It is striking how many carriers cite difficulties in actually embedding AI, a technology they recognize as so integral to their future success.
2018 saw unprecedented advances in the investment and deployment of artificial intelligence capabilities within the insurance industry, and 2019 promises to be no different. With the Insurance AI and Analytics USA Summit
kicking off in Chicago, May 2-3, we spoke to some of our speakers to gauge their thoughts on the challenges that insurance carriers face in implementing AI.
“AI is impacting insurance at an unprecedented pace,” says Bilal Parviz, vice president of product development at Arch Mortgage Insurance. Eugene Wen, Manulife VP of group advanced analytics, adds that, "With innovative new players entering the industry and the traditional players trying to catch up, the industry is going to experience further significant change.”
William Dubyak, VP of analytics for product development and Innovation at USAA, says: “It’s impossible to open a magazine without seeing hype about analytics changing every aspect of your life."
Although good progress has been made to date, there is a definite sense that we are only at the tip of the AI-iceberg.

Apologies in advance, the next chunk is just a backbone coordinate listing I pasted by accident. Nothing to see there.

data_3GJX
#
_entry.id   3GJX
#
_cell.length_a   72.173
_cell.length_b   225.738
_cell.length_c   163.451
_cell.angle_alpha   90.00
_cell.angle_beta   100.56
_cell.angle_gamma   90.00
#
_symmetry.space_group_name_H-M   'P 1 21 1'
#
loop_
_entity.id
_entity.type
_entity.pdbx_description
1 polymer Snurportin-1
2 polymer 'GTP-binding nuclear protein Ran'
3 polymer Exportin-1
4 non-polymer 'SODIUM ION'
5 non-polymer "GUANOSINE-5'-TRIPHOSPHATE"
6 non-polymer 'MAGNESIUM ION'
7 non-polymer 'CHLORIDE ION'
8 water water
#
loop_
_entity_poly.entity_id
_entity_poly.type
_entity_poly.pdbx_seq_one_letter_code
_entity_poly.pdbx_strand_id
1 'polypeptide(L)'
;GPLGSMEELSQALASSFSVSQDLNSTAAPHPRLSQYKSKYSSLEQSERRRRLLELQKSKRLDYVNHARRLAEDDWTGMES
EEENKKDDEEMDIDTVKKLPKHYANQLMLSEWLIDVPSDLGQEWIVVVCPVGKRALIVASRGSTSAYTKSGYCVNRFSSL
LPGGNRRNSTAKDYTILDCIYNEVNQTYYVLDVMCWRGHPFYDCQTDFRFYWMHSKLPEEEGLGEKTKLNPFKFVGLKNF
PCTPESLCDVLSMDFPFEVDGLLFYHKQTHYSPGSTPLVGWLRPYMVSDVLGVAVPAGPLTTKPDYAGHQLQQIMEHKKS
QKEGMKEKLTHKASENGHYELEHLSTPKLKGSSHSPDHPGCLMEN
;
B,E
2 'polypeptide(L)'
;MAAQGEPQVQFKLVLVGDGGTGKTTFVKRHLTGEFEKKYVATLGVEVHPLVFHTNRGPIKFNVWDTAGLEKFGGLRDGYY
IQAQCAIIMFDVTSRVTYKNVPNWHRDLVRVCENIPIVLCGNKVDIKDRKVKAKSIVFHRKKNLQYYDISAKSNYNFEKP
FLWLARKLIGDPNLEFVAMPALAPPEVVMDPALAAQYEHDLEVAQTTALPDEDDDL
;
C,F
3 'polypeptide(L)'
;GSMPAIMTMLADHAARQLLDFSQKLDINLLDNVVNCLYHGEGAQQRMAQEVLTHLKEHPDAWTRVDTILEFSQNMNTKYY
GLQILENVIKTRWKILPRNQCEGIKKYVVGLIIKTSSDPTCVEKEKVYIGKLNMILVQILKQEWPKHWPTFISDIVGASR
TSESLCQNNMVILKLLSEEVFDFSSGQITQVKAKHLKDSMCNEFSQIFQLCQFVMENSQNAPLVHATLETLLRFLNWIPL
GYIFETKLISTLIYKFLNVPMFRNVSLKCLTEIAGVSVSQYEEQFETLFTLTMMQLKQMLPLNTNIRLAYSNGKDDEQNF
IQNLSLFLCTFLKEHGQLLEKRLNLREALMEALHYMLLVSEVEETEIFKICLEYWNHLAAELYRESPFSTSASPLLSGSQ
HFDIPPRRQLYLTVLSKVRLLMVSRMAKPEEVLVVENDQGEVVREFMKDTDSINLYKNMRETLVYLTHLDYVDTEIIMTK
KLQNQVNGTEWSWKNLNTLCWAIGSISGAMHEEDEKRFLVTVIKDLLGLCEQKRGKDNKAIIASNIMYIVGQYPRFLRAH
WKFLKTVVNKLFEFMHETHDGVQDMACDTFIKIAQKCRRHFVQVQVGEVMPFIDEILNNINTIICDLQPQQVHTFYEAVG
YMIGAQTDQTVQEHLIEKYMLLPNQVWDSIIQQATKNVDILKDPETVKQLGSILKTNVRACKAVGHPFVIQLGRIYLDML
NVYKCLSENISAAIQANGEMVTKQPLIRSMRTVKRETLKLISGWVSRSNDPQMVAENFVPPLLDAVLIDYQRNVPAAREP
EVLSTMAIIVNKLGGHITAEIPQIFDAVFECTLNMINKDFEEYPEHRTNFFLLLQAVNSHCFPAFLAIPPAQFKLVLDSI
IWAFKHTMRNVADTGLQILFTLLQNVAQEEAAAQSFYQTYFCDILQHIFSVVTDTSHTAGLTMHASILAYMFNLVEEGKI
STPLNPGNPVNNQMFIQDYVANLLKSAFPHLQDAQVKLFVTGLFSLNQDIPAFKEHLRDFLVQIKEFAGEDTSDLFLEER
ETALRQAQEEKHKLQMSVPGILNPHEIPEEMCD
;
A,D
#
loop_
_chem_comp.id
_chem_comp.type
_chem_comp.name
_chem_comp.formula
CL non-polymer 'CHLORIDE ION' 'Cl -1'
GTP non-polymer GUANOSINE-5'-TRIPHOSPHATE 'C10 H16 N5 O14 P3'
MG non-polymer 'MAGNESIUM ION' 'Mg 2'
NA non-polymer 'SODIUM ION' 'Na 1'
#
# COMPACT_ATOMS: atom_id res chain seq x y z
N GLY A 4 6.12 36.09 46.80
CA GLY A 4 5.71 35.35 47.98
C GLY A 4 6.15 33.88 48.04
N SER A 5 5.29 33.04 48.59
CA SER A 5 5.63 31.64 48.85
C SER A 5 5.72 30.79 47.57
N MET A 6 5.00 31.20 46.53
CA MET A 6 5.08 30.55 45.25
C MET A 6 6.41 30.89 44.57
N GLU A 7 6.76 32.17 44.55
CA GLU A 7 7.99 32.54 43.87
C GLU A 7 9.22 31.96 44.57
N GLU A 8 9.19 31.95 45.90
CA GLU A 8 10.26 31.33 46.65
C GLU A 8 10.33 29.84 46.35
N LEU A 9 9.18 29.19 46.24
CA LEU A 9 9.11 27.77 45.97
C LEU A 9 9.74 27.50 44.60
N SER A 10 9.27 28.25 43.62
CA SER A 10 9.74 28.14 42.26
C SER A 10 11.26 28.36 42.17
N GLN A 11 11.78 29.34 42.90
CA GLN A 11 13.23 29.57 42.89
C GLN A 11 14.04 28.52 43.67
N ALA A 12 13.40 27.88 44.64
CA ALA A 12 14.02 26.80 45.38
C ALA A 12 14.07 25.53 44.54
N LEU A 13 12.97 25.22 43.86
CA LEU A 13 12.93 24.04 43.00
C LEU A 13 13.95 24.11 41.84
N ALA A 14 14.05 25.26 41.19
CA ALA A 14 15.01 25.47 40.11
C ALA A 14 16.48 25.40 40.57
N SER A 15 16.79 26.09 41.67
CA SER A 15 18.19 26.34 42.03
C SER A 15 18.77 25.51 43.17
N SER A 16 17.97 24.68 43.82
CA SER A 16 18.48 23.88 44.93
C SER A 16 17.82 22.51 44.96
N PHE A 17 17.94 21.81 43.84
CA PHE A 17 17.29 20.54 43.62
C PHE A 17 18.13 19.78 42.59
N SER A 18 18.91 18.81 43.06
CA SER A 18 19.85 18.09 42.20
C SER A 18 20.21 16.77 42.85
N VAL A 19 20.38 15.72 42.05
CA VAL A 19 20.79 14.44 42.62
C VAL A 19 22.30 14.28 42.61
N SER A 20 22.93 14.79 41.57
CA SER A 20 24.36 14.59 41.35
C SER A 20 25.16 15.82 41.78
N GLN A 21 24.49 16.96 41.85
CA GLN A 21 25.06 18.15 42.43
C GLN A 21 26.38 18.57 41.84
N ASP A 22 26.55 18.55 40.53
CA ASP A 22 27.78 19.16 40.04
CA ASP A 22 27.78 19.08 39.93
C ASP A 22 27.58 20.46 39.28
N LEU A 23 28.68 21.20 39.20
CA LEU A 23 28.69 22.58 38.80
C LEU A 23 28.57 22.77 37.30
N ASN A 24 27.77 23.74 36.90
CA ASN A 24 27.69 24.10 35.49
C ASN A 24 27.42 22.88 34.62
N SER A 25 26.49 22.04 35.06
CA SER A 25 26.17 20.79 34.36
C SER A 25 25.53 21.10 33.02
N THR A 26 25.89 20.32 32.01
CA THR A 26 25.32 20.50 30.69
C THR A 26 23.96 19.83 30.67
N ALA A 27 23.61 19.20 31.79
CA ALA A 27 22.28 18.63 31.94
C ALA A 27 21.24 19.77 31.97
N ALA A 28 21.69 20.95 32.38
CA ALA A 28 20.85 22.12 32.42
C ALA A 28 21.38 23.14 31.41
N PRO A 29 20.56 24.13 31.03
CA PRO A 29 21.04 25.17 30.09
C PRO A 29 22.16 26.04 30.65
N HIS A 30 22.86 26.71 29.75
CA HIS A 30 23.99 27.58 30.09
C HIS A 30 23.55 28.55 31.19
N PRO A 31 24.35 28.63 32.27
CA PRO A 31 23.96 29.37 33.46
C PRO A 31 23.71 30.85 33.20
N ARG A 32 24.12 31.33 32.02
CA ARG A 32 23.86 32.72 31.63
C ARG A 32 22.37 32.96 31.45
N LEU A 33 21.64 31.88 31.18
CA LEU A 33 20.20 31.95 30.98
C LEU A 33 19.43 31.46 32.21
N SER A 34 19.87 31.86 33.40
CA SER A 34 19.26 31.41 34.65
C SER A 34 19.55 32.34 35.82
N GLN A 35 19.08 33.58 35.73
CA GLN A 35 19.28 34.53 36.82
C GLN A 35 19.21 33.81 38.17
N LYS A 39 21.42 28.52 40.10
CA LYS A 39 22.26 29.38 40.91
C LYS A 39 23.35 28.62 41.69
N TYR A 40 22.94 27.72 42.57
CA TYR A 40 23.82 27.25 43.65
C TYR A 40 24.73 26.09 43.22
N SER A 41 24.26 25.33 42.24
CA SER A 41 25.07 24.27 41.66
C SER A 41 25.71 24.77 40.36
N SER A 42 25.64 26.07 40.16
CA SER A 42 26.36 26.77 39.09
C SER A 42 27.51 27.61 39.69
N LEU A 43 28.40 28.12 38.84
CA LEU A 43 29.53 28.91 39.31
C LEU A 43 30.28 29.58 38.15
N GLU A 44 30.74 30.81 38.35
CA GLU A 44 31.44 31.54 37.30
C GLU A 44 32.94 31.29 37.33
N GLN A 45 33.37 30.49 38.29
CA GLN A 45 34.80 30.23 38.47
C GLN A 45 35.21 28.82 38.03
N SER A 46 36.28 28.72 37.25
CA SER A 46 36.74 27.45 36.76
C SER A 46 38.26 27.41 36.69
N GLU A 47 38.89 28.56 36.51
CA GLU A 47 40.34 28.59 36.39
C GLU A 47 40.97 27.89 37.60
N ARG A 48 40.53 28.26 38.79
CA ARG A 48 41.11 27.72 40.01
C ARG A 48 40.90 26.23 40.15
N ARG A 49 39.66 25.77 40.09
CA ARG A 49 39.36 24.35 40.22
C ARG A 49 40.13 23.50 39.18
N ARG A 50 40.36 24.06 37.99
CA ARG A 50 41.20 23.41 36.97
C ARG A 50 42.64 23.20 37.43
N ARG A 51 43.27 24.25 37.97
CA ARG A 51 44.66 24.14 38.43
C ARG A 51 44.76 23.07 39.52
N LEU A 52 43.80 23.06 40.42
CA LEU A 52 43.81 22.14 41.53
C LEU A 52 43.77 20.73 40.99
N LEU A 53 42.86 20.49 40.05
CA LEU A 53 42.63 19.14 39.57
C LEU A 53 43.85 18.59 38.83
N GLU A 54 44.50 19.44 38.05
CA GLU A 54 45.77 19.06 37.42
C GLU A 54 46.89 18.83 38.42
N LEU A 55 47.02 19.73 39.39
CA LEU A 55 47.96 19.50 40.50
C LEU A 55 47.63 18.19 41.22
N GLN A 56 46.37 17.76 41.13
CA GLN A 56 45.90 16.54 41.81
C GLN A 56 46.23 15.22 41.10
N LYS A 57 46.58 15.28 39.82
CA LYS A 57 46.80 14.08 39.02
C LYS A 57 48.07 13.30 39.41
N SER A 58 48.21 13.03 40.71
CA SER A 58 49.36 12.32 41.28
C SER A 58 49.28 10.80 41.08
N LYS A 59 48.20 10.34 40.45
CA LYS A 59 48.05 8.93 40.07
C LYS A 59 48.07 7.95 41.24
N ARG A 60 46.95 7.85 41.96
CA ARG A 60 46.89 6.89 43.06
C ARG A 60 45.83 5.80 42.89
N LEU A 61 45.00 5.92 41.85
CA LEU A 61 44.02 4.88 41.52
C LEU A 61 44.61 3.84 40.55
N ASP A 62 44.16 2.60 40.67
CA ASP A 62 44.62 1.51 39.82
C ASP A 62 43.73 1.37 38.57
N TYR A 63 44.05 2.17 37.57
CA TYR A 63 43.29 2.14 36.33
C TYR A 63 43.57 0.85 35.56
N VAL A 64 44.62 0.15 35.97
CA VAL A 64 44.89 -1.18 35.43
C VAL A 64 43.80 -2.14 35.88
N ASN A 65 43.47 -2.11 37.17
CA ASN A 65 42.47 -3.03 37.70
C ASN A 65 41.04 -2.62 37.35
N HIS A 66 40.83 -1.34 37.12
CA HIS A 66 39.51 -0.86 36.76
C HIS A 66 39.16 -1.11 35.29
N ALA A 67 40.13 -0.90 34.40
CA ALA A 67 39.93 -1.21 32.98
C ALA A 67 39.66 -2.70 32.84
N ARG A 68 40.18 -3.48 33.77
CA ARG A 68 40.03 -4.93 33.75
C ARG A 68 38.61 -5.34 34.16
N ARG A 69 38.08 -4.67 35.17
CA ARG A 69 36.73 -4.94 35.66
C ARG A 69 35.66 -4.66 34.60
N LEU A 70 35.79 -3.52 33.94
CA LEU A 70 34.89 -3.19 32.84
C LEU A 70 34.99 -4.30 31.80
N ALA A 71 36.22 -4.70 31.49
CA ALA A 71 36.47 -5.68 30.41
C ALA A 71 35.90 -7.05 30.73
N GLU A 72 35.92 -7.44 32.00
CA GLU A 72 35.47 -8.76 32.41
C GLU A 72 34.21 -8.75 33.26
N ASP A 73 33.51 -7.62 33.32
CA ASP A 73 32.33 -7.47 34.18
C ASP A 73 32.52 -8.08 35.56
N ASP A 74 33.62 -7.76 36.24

In the eyes of Chuck Gomez, Novarica VP of research consulting: “Each year, the topic of AI gets more interesting as emerging technology evolves and adoption rates go up, indicating that more can be accomplished with progress. While the subject of analytics has been around insurers for a while…there’s still a lot to learn about analytics centered around underwriting, claims and customer service.”
See also: Future of Insurance Looks Very Different
Insurance AI and Analytics USA
will address distinct applications of AI, and Thomas Sheffield, SVP, specialty claims, at QBE, who will speak on the claims track, says: “From a claims perspective, our next 10 or 20 years will be defined by how well we embrace technology, artificial intelligence and the nearly boundless opportunities that arise from those advancements.”
Still, in conducting our research for the Insurance AI and Analytics USA agenda
, it was striking how many carriers cited difficulties in actually embedding the technology they recognize as so integral to their future success.